James Hunter Listened to His Own Set of Musicians Growing Up in England
When James Hunter was growing up in Colchester, England, I bet he listened to a much different bunch of records than his mates. I can see a whole lot of Sam Cooke, old Elvis, and maybe some ska records on his teenaged turntable, instead of what his peers might have preferred. Hunter is an old soul, and once again he dazzled me as I watched him perform tonight from the balcony couch at the Iron Horse.
Hunter caws like a cat, scratching and yowwing and yipping, and always has a smile on his face while he plucks those delicate notes. The R&B band is so unlike most bands on the stage here. Hunter plays the only guitar, then two saxophones, alto and baritone, then a sparse drum and a Hammond organ. Hunter’s got the only mike on the stage, we only need his voice to pull all the songs together. For rhythm, they’ve got the two saxmen echoing and punching out perfect small notes to the beat.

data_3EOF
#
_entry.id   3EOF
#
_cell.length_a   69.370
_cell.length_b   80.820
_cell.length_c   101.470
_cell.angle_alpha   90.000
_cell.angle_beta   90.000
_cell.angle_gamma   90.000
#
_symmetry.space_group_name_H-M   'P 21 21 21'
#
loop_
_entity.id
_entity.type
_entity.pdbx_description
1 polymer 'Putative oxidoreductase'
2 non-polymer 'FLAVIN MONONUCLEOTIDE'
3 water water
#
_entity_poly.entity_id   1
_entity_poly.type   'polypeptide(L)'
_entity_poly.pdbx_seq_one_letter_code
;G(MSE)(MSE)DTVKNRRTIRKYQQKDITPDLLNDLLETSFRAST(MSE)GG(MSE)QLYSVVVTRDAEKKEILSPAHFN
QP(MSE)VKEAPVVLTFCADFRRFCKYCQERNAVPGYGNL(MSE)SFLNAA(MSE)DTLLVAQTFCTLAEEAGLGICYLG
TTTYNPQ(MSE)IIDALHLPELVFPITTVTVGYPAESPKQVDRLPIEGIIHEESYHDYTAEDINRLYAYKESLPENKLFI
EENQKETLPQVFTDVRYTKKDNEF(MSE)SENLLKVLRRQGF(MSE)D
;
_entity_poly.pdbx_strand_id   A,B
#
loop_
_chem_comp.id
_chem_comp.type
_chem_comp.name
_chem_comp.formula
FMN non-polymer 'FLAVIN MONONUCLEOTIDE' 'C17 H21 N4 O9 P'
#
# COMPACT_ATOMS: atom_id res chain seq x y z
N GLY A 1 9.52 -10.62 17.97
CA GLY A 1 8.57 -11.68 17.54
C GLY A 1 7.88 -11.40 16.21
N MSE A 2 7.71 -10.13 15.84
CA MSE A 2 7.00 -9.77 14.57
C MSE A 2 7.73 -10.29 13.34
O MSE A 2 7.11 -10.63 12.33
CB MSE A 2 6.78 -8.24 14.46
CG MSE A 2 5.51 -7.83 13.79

Karen, a friend of Joe’s, hadn’t ever seen the band, and she was thoroughly impressed with the smooth s0und of this stellar quintet. She too liked those horns and marveled at the way Hunter can twist his voice, moving back from the microphone to soften the sound at the end. The songs nearly all held a similar theme–woman who stray, men who want them back, and the heartache of losing them, time after time.
On our way into the club we spotted Hunter in the tour bus window, blowing cigarette smoke out with a smile.